People have been expendable to Barack Obama for a very long time. As soon as they become inconvenient to him, they meet the underside of the Obama bus.
Barack Obama is now about to meet the underside of Hillary Clinton's bus. The only chance Hillary Clinton has of winning in 2016 is to blame shift to Barack Obama and sacrifice him for the good of the party.
Leon Panetta has begun the process.
We know what's going on, but it is important to understand why it is happening.
The historic odds of one party holding the White House for three consecutive terms is very low. The George H. W. Bush victory of 1988 was an anomaly that gave Reagan, in effect, a third term. It does not often happen. It certainly does not happen when the economy is bad.
In 2000, Al Gore won the popular vote, but could not win his own home state. He lost the Electoral College. His polling suggested he could not campaign with President Clinton, but he chose not to throw Bill Clinton under the bus or distance himself from Clinton policies. He then lost.
The problem Hillary Clinton has coupled with history is pretty simple. Voters do not like Republicans, but will embrace the GOP as a restraint on Barack Obama's policies. Because of Barack Obama's policies, people have a rapidly developing distrust and loathing of activist, big government. Hillary Clinton intends to campaign on activist, big government.
The only way to convince the voters that activist, big government can work is to blame shift from the policies to the person. Team Clinton must convince an American public that twice voted for Barack Obama and still likes him personally that he, not his policies, are to blame.
Why not the GOP? Well, the GOP is not tied to Obama's policies. He had complete control for his first two years and thereafter went very loudly toward using his executive powers to do everything. He owns the policies and decisions because he claimed he had to go it alone. And he had [mc_name name='Sen. Harry Reid (D-NV)' chamber='senate' mcid='R000146' ] to block GOP initiatives.
But there's more.
In the nineties, Clinton reached across the aisle and worked with the GOP on balancing budgets and welfare reform. Given Panetta's statements on Barack Obama's lack of leadership skills and hatred of working with those with whom he disagrees, we are already seeing Democrats come to the conclusion that Obama will not reach across the aisle in the next two years.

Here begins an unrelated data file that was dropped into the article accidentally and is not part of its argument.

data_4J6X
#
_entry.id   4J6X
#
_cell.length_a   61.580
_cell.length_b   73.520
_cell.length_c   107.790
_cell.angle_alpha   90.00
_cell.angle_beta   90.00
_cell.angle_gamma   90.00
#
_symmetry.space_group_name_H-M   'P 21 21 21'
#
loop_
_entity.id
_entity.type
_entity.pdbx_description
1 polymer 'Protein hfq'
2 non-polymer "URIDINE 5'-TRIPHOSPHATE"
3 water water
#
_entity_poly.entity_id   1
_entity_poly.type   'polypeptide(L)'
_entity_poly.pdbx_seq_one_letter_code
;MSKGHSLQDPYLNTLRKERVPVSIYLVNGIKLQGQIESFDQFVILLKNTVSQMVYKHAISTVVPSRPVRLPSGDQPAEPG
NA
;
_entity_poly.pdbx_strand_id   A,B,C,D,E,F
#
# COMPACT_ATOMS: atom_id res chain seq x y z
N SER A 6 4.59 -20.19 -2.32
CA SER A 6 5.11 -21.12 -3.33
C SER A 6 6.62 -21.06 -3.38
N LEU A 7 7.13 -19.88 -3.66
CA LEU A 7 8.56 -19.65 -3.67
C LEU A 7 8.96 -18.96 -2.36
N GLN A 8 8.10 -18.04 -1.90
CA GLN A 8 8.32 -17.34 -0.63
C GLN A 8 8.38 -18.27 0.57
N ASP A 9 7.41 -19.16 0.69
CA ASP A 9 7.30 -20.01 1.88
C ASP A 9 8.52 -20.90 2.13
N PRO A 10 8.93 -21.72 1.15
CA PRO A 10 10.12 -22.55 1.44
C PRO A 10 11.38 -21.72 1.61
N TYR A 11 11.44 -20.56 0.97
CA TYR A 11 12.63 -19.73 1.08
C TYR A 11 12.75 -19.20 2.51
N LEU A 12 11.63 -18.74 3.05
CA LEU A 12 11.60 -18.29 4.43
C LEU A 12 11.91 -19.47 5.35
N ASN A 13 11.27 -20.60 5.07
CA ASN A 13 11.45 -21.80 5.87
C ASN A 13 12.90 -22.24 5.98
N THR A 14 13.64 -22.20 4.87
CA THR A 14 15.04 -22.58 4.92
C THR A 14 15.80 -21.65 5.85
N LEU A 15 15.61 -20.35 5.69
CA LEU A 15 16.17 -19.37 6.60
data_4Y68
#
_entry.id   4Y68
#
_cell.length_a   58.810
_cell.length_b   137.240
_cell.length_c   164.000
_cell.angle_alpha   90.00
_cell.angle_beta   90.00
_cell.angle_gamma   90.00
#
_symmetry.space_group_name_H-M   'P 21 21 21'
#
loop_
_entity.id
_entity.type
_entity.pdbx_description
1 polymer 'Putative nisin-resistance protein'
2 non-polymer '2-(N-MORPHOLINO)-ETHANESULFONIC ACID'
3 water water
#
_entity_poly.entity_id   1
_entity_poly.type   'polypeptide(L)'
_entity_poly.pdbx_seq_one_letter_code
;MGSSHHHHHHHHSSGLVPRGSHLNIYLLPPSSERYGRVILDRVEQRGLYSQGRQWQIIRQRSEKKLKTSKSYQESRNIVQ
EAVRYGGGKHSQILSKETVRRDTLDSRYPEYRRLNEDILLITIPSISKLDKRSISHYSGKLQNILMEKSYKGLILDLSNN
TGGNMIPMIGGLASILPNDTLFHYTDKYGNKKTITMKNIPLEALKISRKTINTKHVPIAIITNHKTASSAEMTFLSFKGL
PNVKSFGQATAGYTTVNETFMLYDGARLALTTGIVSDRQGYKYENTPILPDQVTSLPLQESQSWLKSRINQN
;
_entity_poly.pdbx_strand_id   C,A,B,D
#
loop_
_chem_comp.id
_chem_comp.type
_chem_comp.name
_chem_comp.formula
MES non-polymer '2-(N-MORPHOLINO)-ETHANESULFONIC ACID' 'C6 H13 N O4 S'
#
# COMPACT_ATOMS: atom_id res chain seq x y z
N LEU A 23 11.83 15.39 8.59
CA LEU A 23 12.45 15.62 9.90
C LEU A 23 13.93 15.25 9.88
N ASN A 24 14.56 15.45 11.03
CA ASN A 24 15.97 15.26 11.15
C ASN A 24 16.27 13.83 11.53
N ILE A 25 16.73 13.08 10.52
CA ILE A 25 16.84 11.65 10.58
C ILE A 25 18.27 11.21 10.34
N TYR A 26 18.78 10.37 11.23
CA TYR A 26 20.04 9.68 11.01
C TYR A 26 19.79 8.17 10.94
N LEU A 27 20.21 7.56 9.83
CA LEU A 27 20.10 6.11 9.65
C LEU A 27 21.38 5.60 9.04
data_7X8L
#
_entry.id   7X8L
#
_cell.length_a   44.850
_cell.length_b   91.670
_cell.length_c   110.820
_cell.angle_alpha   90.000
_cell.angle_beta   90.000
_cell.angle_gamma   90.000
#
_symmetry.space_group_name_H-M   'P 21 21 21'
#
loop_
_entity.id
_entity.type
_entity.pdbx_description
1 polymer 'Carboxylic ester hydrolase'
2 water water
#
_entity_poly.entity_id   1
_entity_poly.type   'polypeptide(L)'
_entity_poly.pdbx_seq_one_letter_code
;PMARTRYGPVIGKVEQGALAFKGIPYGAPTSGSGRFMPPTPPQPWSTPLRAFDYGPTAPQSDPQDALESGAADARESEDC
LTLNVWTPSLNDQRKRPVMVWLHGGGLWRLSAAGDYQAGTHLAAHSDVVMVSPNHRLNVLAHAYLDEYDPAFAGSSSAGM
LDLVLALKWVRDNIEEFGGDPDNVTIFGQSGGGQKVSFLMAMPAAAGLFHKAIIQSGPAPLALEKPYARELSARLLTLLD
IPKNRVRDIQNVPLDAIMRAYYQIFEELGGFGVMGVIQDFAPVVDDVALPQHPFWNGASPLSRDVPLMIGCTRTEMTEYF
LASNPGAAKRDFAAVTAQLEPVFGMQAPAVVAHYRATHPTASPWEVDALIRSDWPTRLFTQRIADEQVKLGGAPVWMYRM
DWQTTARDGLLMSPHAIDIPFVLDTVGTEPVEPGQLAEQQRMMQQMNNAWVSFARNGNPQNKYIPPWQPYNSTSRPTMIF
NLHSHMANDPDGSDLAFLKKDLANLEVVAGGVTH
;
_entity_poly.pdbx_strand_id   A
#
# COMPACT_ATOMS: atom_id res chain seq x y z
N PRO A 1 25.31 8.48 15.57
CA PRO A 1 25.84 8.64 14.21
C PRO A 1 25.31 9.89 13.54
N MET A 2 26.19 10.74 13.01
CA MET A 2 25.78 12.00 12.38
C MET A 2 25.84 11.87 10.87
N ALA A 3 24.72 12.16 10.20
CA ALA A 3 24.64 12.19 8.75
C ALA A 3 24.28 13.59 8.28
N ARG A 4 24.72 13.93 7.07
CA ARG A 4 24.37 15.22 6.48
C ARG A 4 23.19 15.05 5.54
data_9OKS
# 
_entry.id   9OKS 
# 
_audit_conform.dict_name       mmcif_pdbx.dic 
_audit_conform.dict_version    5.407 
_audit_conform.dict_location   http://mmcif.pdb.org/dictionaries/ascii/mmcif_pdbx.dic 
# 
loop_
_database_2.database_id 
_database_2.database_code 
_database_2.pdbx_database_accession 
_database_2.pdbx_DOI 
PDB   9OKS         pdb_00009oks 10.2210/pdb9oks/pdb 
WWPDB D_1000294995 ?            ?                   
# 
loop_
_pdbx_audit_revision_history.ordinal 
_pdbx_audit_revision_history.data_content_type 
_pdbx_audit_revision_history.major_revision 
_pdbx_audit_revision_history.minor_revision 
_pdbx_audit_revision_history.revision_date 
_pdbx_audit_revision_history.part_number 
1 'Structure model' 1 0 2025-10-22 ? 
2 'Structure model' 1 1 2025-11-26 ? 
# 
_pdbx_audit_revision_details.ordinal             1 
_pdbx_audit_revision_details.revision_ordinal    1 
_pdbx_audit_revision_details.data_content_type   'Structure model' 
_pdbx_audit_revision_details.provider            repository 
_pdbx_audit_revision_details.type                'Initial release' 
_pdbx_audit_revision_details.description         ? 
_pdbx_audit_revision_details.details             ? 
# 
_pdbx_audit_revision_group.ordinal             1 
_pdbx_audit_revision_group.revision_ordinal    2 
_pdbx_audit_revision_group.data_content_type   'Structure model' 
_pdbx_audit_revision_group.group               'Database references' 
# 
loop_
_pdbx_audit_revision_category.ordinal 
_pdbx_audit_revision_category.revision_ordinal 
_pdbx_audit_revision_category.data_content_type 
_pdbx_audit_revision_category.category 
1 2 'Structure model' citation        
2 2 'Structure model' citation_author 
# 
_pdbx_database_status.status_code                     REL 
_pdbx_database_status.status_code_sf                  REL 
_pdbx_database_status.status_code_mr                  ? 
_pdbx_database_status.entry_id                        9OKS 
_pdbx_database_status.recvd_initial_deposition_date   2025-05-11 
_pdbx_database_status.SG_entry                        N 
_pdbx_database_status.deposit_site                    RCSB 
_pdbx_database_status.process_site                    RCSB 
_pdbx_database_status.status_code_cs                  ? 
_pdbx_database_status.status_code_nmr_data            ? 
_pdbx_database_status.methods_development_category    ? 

He will make it even easier for them to throw him under the bus because of his own vanity. Bill Clinton, gushing on the campaign trail for his wife, will remind voters how he and Newt Gingrich struck deals. With quivering lip and thumbed fist forward, he will say we need Washington to work again. He'll say he made Washington work. And, without ever saying it directly, he will make it clear that he is disappointed in Barack Obama.
The media will eat it up, remembering just how good it feels to prostitute themselves to Team Clinton.
Just last night, Bill Burton of Team Obama accused Leon Panetta of disloyalty. Panetta is a veteran and Barack Obama's pick for both CIA Chief and Secretary of Defense. The media, already shifting to Team Clinton, won't let those attacks go unanswered.
The Clintons have never liked Barack Obama. The team around the Clintons have never liked Obama. Going back to the South Carolina primary of 2008 when Team Obama accused Bill Clinton of racism, the grudge began and ran deeper and deeper over time.
The Clintons relish the opportunity for payback. And they understand that for Hillary to win, Barack Obama — not his policies — must be seen as the loser. Leon Panetta fired the first shots for Team Clinton. More will come.
The light Barack Obama sees ahead is not the light at the end of the Presidential term, but the headlights of a fast approaching bus. But it's okay Mr. President. [mc_name name='Rep. Debbie Wasserman Schultz (D-FL)' chamber='house' mcid='W000797' ] will have a spot next to her all warmed up for you.